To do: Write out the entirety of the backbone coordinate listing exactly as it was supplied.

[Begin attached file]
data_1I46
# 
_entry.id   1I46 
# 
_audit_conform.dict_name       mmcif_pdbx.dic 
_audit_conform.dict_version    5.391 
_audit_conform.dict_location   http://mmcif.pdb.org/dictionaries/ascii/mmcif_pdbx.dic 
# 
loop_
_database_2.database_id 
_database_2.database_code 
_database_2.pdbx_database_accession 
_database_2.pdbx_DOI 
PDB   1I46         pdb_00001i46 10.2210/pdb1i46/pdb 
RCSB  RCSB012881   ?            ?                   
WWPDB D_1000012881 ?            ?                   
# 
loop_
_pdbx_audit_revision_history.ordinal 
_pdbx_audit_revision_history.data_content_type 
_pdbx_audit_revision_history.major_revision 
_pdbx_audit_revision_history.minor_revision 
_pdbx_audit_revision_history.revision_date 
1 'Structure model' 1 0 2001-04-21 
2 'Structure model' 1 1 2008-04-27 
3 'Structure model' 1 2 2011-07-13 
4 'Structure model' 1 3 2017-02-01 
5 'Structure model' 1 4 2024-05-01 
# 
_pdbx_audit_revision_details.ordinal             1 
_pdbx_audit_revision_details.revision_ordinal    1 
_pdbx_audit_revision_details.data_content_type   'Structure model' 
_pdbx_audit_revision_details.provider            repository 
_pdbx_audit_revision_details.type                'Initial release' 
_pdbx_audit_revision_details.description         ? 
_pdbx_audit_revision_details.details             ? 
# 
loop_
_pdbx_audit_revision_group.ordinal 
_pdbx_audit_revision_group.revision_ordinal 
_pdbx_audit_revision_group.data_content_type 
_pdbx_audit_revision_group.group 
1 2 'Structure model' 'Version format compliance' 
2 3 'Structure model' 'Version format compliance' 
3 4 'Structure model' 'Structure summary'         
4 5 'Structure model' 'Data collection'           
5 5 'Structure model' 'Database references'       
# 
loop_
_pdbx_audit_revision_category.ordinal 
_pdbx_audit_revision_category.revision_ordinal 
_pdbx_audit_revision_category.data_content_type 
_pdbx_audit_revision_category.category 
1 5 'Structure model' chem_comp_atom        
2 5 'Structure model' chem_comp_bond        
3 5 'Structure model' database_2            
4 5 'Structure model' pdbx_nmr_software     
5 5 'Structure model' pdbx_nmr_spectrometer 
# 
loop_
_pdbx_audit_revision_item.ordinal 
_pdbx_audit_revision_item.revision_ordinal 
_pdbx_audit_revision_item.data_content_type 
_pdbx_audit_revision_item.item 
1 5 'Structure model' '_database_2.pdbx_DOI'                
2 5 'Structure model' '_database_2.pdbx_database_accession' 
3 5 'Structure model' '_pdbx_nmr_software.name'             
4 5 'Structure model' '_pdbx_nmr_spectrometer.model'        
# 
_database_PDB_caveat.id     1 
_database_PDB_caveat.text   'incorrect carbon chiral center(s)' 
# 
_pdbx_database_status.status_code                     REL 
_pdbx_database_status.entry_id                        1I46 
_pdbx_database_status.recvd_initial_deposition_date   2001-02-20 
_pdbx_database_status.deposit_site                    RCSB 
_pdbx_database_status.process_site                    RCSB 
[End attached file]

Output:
data_1I46
# 
_entry.id   1I46 
# 
_audit_conform.dict_name       mmcif_pdbx.dic 
_audit_conform.dict_version    5.391 
_audit_conform.dict_location   http://mmcif.pdb.org/dictionaries/ascii/mmcif_pdbx.dic 
# 
loop_
_database_2.database_id 
_database_2.database_code 
_database_2.pdbx_database_accession 
_database_2.pdbx_DOI 
PDB   1I46         pdb_00001i46 10.2210/pdb1i46/pdb 
RCSB  RCSB012881   ?            ?                   
WWPDB D_1000012881 ?            ?                   
# 
loop_
_pdbx_audit_revision_history.ordinal 
_pdbx_audit_revision_history.data_content_type 
_pdbx_audit_revision_history.major_revision 
_pdbx_audit_revision_history.minor_revision 
_pdbx_audit_revision_history.revision_date 
1 'Structure model' 1 0 2001-04-21 
2 'Structure model' 1 1 2008-04-27 
3 'Structure model' 1 2 2011-07-13 
4 'Structure model' 1 3 2017-02-01 
5 'Structure model' 1 4 2024-05-01 
# 
_pdbx_audit_revision_details.ordinal             1 
_pdbx_audit_revision_details.revision_ordinal    1 
_pdbx_audit_revision_details.data_content_type   'Structure model' 
_pdbx_audit_revision_details.provider            repository 
_pdbx_audit_revision_details.type                'Initial release' 
_pdbx_audit_revision_details.description         ? 
_pdbx_audit_revision_details.details             ? 
# 
loop_
_pdbx_audit_revision_group.ordinal 
_pdbx_audit_revision_group.revision_ordinal 
_pdbx_audit_revision_group.data_content_type 
_pdbx_audit_revision_group.group 
1 2 'Structure model' 'Version format compliance' 
2 3 'Structure model' 'Version format compliance' 
3 4 'Structure model' 'Structure summary'         
4 5 'Structure model' 'Data collection'           
5 5 'Structure model' 'Database references'       
# 
loop_
_pdbx_audit_revision_category.ordinal 
_pdbx_audit_revision_category.revision_ordinal 
_pdbx_audit_revision_category.data_content_type 
_pdbx_audit_revision_category.category 
1 5 'Structure model' chem_comp_atom        
2 5 'Structure model' chem_comp_bond        
3 5 'Structure model' database_2            
4 5 'Structure model' pdbx_nmr_software     
5 5 'Structure model' pdbx_nmr_spectrometer 
# 
loop_
_pdbx_audit_revision_item.ordinal 
_pdbx_audit_revision_item.revision_ordinal 
_pdbx_audit_revision_item.data_content_type 
_pdbx_audit_revision_item.item 
1 5 'Structure model' '_database_2.pdbx_DOI'                
2 5 'Structure model' '_database_2.pdbx_database_accession' 
3 5 'Structure model' '_pdbx_nmr_software.name'             
4 5 'Structure model' '_pdbx_nmr_spectrometer.model'        
# 
_database_PDB_caveat.id     1 
_database_PDB_caveat.text   'incorrect carbon chiral center(s)' 
# 
_pdbx_database_status.status_code                     REL 
_pdbx_database_status.entry_id                        1I46 
_pdbx_database_status.recvd_initial_deposition_date   2001-02-20 
_pdbx_database_status.deposit_site                    RCSB 
_pdbx_database_status.process_site                    RCSB 